A Washington County, Nebraska, sheriff who terminated a deputy sheriff who ran against him in a political campaign is not entitled to qualified immunity, a federal appeals court has ruled. The decision is significant, because it reaffirms the right of public employees to make statements as citizens on matters of public importance.
Donald Morgan, a deputy sheriff, ran against his boss, Sheriff Michael Robinson, in the 2014 primary election for sheriff. During the campaign, Morgan made political campaign statements at public arenas and on his website that were critical of how the sheriff’s office operated. For example, he criticized the office’s communication system and questioned office morale.
Robinson won the election and then six days later terminated Morgan allegedly for making false statements during the campaign. Morgan filed a grievance under a labor contract and an arbitrator ordered him reinstated.
Morgan then sued Robinson in federal court, alleging unlawful retaliation in violation of his First Amendment free-speech rights. Robinson filed a motion, contending he was entitled to qualified immunity. This doctrine protects government officials from liability unless they have violated clearly established constitutional or statutory rights.
A federal district court denied Robinson’s motion for qualified immunity, ruling that Morgan had a clearly established right to political speech during the campaign. On appeal, a three-judge panel of the 10th U.S. Circuit Court of Appeals affirmed in Morgan v. Robinson.
The appeals court emphasized that Morgan spoke as a citizen on matters of public importance. Morgan spoke at a forum held at a high school, on his website, and to a newspaper. “None of [these political campaign statements] were disseminated to a closed audience or reported as part of Morgan’s official duties.”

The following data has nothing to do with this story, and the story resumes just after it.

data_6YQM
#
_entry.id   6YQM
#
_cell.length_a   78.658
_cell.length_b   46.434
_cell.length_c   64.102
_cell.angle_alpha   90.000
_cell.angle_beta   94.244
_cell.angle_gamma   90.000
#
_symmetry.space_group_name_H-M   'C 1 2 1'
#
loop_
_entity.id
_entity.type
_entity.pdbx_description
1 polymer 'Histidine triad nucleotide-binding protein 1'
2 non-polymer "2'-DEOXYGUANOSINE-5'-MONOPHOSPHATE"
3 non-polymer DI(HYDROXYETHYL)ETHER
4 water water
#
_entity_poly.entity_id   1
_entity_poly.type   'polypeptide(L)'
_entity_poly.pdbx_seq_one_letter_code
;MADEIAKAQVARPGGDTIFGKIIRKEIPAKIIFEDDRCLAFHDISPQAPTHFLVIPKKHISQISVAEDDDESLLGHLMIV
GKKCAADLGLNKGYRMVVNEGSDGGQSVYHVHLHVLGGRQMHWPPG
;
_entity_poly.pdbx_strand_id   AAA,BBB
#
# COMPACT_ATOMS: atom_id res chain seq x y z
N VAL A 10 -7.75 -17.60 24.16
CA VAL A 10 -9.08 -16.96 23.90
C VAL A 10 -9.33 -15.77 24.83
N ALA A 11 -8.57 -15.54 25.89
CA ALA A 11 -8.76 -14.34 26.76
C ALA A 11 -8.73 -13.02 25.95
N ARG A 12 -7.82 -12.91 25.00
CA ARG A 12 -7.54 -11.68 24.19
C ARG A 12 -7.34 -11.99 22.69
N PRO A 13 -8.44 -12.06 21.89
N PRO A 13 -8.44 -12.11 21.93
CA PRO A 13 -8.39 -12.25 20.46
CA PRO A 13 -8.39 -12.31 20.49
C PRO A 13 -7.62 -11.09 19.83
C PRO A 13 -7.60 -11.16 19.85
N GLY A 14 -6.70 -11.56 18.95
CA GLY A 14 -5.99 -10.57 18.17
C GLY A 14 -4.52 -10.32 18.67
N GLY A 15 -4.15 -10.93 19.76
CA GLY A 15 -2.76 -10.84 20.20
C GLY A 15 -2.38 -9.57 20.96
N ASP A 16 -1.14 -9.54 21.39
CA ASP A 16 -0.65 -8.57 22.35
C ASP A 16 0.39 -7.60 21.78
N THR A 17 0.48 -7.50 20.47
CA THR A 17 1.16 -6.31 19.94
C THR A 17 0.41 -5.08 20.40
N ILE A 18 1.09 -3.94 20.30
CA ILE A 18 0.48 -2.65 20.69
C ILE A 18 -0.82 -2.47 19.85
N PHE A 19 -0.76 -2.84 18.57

The fact that Morgan spoke as a citizen when running for office is important in First Amendment law, because of the U.S. Supreme Court’s decision in Garcetti v. Ceballos (2006). In that decision, the court held that public employees have no First Amendment rights when speak pursuant to their official job duties. Morgan wasn’t speaking pursuant to his official job duties; rather, he was speaking more as a citizen running for public office.
Robinson focused his argument for qualified immunity on the fact that Morgan’s statements were false and disrupted the workings of the sheriff’s office. However, the 10th Circuit panel noted that there was no “concrete showing of the actual impact of Morgan’s speech on the efficiency of the sheriff’s office.” Mere allegations of disruption are not enough, the appeals court explained.
Instead, the appeals court reasoned that Sheriff Robinson should have known that firing an employee because of that employee’s speech during a political campaign was problematic. Thus, the 10th Circuit refused to grant Sheriff Robinson qualified immunity.
The case now goes back to the district court. Whether Morgan ultimately will prevail in the lawsuit is not known for certain.
What is certain, however, is the clear message sent by the 10th Circuit – a sheriff better be careful when terminating a deputy simply because the deputy challenges the sheriff in a political campaign.